Ralph Varjabedian
Coding is a systematic art

Paging made easy in MS SQL Server 2005

Wednesday, April 09, 2008 5:32 PM

SQL server 2005 has a new function added to it, Row_Number(). It allows you to easily implement paging when you are getting your data.

Suppose you have a simple query like :

select * from users

To prepare it for paging support, it will become:

select Row_Number() over (order by userID) as RowIndex, * from users

The new column returned called RowIndex will have the Index of the rows (zero based), the first row being 0, the second row being 1 and so on. Usually you return the order based on your primary key (in this case userID) but you can put any order you want.

Let us say we have a page size of 10 and we want page 3 then this means we would want records with indexes between 30 and 40 then this statement becomes:

select * from 
    (select Row_Number() over (order by userID) as RowIndex, * from users) as Sub
    Where Sub.RowIndex >= 30 and Sub.RowIndex < 40

The math behind paging is easy, StartIndex = PageSize * PageNumber

and EndIndex = StartIndex + PageSize. Note how the filter is inclusive on the StartIndex and exclusive on the EndIndex.

You can also use the top statement as well.


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# re: Paging made easy in MS SQL Server 2005

Very interesting. I was wondering if you'd had any chance to run this against a table of several million records, ie does it scale well or is it, in effect, creating a temp table of the entire "users" table with just one additional column?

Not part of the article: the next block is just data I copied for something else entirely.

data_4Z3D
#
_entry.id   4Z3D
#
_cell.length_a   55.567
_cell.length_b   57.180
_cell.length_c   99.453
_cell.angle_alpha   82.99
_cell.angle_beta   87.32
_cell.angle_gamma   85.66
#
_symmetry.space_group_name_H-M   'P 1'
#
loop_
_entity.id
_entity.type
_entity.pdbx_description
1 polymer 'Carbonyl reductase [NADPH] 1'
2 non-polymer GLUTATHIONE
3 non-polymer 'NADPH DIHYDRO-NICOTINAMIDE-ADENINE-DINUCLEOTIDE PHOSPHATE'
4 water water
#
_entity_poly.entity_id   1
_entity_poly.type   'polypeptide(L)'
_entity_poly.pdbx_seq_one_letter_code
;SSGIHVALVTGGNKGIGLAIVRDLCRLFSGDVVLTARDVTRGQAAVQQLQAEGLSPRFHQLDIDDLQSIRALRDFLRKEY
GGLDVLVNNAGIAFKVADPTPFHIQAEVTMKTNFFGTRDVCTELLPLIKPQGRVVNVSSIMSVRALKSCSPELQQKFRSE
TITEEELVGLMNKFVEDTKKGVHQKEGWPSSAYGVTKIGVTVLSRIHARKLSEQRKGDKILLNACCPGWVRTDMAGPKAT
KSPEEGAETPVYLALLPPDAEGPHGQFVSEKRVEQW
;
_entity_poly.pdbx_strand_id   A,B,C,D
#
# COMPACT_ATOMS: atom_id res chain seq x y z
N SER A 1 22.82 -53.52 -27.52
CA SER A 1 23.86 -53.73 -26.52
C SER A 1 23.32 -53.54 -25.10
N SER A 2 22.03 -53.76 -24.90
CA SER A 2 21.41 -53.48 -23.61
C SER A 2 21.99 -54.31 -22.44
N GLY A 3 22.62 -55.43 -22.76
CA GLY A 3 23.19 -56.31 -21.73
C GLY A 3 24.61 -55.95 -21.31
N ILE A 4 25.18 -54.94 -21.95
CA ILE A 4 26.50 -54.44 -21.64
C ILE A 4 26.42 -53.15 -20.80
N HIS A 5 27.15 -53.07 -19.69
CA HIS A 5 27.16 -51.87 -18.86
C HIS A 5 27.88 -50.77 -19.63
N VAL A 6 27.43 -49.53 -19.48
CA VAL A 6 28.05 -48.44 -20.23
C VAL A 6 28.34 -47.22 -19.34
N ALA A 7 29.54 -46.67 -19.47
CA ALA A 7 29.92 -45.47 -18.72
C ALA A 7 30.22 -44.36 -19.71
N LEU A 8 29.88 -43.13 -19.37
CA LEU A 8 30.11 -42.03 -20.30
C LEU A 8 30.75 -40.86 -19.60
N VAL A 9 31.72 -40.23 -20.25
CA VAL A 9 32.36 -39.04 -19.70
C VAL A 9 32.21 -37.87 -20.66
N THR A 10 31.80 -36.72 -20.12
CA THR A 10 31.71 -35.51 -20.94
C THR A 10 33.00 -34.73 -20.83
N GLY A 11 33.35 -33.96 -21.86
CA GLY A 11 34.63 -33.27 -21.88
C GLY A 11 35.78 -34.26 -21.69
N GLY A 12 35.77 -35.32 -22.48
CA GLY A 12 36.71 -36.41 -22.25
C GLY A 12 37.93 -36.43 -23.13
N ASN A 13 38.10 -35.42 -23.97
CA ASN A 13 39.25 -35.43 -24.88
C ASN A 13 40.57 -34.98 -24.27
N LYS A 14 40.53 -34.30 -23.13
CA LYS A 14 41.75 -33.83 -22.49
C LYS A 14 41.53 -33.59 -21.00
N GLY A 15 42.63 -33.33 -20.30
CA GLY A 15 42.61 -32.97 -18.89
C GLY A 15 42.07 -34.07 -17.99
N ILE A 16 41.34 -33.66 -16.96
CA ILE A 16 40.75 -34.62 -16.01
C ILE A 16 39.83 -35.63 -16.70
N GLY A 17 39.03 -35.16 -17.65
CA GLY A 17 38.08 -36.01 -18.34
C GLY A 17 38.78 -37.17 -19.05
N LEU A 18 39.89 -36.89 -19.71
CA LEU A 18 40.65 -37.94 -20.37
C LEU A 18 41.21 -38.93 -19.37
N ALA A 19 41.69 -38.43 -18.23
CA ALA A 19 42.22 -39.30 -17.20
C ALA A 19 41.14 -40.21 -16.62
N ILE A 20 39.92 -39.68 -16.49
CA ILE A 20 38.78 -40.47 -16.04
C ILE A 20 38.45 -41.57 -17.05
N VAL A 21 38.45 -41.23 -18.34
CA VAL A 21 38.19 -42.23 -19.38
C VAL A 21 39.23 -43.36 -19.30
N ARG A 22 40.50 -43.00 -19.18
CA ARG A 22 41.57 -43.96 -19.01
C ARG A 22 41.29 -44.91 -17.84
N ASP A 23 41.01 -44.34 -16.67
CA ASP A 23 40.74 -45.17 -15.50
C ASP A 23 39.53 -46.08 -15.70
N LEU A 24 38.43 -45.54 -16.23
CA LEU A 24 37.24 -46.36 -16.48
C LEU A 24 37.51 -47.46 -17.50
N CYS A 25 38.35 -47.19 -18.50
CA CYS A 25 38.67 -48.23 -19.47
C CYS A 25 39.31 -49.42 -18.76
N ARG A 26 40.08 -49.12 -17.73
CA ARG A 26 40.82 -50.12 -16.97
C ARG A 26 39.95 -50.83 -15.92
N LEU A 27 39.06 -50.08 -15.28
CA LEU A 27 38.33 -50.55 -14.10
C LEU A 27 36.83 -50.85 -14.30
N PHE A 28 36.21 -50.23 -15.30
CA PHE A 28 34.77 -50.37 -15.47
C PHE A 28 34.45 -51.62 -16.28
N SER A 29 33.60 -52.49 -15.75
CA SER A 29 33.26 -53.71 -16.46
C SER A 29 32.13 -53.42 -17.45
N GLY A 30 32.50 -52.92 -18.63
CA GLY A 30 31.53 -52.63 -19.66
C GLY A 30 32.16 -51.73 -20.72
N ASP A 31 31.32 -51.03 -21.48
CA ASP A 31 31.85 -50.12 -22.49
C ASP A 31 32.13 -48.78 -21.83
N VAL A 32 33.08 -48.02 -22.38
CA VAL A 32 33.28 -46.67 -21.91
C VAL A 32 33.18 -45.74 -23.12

I used to do something similar with SQL 2000, but had to jump through a ton of additional hoops to keep it from killing the machine when paging through substantial result sets. 5/2/2008 4:12 PM | Darin

# re: Paging made easy in MS SQL Server 2005

Hi, Thanks for sharing. Well, Row_Number is recommended by microsoft as the way to do paging, however I have read several places on the Internet before that they are having problem with this method as being not fast enough when the sets are very large, in the order of million of records. However maybe with some clever usage if Indexes, this should not be a problem. 5/2/2008 4:37 PM | Ralph Varjabedian

# re: Paging made easy in MS SQL Server 2005

No. It won't work with big table with millions of records. It's way too slow. 5/6/2008 11:30 PM | Jiang

# re: Paging made easy in MS SQL Server 2005

Hi Jiang, do you know of an alternative for this when the table is that big? Thanks. 5/7/2008 12:19 AM | Ralph Varjabedian

# re: Paging made easy in MS SQL Server 2005

Keep id(to unique identify)and an updated modify date-time in another table and use between in SQL via id coloumn. Find the max id while paging and just handle id numbers with math by mod.
ı wonder if this will work because i am looking for a suitable paging method for my large tables... 6/3/2008 2:21 PM | Çağlarro

# re: Paging made easy in MS SQL Server 2005

What does an user want when he is searching (and paging) for data? He probably expects a few pages based on the sortation and selection criteria he just gave in. Not million of records. He rather alters these criteria than he will be paging for thousands of pages. At least I will/would. Offer him a prefilled - for him to alter - textbox with the maximum number of records he will get. You may use a top statement for this. 9/11/2008 2:36 PM | Eric Gehring

# re: Paging made easy in MS SQL Server 2005

True, however sometimes there is no escape from listing all your data :) 9/12/2008 11:59 AM | Ralph Varjabedian

# re: Paging made easy in MS SQL Server 2005

What if few records are deleted in users table.

UserID = 1, 5, 6, 7, 10

Will the below condition work perfectly..?

Where Sub.RowIndex >= 30 and Sub.RowIndex < 40 3/4/2010 3:03 PM | Gautham

# re: Paging made easy in MS SQL Server 2005

if you have million of records, this will become very slow when viewing the last page. Alternative way of doing this is:

assuming there are more than 2100000 records, this is page 2100 has 1000 record.

select top 1000 * from Table1 where id not in (select top 2100000 id from Table1) 3/25/2010 10:52 PM | Andy

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